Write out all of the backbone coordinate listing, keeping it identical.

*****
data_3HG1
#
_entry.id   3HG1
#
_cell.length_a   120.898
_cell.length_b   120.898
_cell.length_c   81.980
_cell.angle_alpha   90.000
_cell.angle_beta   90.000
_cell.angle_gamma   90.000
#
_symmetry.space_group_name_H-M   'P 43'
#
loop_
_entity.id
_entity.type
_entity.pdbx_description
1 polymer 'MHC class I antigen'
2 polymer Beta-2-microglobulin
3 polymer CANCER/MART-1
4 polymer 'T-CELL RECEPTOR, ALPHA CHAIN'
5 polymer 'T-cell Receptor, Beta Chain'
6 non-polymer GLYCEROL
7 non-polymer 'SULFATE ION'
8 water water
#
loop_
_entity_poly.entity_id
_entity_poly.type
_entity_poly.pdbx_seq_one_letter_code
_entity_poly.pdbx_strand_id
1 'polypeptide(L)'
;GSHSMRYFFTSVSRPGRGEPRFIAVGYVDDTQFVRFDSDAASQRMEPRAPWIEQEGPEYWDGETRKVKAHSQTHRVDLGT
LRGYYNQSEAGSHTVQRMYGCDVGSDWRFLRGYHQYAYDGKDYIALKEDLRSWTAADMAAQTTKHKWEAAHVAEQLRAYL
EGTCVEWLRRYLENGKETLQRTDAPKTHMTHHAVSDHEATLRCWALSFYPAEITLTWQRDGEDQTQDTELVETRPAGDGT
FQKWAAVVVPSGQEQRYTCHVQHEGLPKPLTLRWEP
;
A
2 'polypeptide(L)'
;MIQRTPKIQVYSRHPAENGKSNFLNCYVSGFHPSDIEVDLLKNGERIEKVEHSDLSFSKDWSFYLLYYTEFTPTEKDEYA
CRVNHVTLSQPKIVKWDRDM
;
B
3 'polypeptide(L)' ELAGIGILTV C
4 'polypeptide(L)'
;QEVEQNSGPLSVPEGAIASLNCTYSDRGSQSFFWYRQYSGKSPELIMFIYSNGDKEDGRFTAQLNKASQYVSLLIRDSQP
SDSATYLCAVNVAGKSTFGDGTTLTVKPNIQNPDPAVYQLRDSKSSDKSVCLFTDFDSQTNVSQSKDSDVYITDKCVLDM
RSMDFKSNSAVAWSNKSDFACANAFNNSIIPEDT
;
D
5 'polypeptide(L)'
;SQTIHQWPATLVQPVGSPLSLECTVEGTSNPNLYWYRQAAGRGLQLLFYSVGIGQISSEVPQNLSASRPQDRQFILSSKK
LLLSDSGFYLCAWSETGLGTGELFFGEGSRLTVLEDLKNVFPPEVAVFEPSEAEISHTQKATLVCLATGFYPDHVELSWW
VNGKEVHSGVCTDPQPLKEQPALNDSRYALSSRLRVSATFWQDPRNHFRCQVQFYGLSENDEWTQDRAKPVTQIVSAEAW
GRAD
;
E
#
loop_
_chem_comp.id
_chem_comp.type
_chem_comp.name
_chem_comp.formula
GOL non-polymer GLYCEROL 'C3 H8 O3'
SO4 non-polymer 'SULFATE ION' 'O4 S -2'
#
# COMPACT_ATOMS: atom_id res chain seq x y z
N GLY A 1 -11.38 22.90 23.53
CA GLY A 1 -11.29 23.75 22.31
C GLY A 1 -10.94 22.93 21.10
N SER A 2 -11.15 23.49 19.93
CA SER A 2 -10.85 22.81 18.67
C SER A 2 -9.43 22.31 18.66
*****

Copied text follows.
data_3HG1
#
_entry.id   3HG1
#
_cell.length_a   120.898
_cell.length_b   120.898
_cell.length_c   81.980
_cell.angle_alpha   90.000
_cell.angle_beta   90.000
_cell.angle_gamma   90.000
#
_symmetry.space_group_name_H-M   'P 43'
#
loop_
_entity.id
_entity.type
_entity.pdbx_description
1 polymer 'MHC class I antigen'
2 polymer Beta-2-microglobulin
3 polymer CANCER/MART-1
4 polymer 'T-CELL RECEPTOR, ALPHA CHAIN'
5 polymer 'T-cell Receptor, Beta Chain'
6 non-polymer GLYCEROL
7 non-polymer 'SULFATE ION'
8 water water
#
loop_
_entity_poly.entity_id
_entity_poly.type
_entity_poly.pdbx_seq_one_letter_code
_entity_poly.pdbx_strand_id
1 'polypeptide(L)'
;GSHSMRYFFTSVSRPGRGEPRFIAVGYVDDTQFVRFDSDAASQRMEPRAPWIEQEGPEYWDGETRKVKAHSQTHRVDLGT
LRGYYNQSEAGSHTVQRMYGCDVGSDWRFLRGYHQYAYDGKDYIALKEDLRSWTAADMAAQTTKHKWEAAHVAEQLRAYL
EGTCVEWLRRYLENGKETLQRTDAPKTHMTHHAVSDHEATLRCWALSFYPAEITLTWQRDGEDQTQDTELVETRPAGDGT
FQKWAAVVVPSGQEQRYTCHVQHEGLPKPLTLRWEP
;
A
2 'polypeptide(L)'
;MIQRTPKIQVYSRHPAENGKSNFLNCYVSGFHPSDIEVDLLKNGERIEKVEHSDLSFSKDWSFYLLYYTEFTPTEKDEYA
CRVNHVTLSQPKIVKWDRDM
;
B
3 'polypeptide(L)' ELAGIGILTV C
4 'polypeptide(L)'
;QEVEQNSGPLSVPEGAIASLNCTYSDRGSQSFFWYRQYSGKSPELIMFIYSNGDKEDGRFTAQLNKASQYVSLLIRDSQP
SDSATYLCAVNVAGKSTFGDGTTLTVKPNIQNPDPAVYQLRDSKSSDKSVCLFTDFDSQTNVSQSKDSDVYITDKCVLDM
RSMDFKSNSAVAWSNKSDFACANAFNNSIIPEDT
;
D
5 'polypeptide(L)'
;SQTIHQWPATLVQPVGSPLSLECTVEGTSNPNLYWYRQAAGRGLQLLFYSVGIGQISSEVPQNLSASRPQDRQFILSSKK
LLLSDSGFYLCAWSETGLGTGELFFGEGSRLTVLEDLKNVFPPEVAVFEPSEAEISHTQKATLVCLATGFYPDHVELSWW
VNGKEVHSGVCTDPQPLKEQPALNDSRYALSSRLRVSATFWQDPRNHFRCQVQFYGLSENDEWTQDRAKPVTQIVSAEAW
GRAD
;
E
#
loop_
_chem_comp.id
_chem_comp.type
_chem_comp.name
_chem_comp.formula
GOL non-polymer GLYCEROL 'C3 H8 O3'
SO4 non-polymer 'SULFATE ION' 'O4 S -2'
#
# COMPACT_ATOMS: atom_id res chain seq x y z
N GLY A 1 -11.38 22.90 23.53
CA GLY A 1 -11.29 23.75 22.31
C GLY A 1 -10.94 22.93 21.10
N SER A 2 -11.15 23.49 19.93
CA SER A 2 -10.85 22.81 18.67
C SER A 2 -9.43 22.31 18.66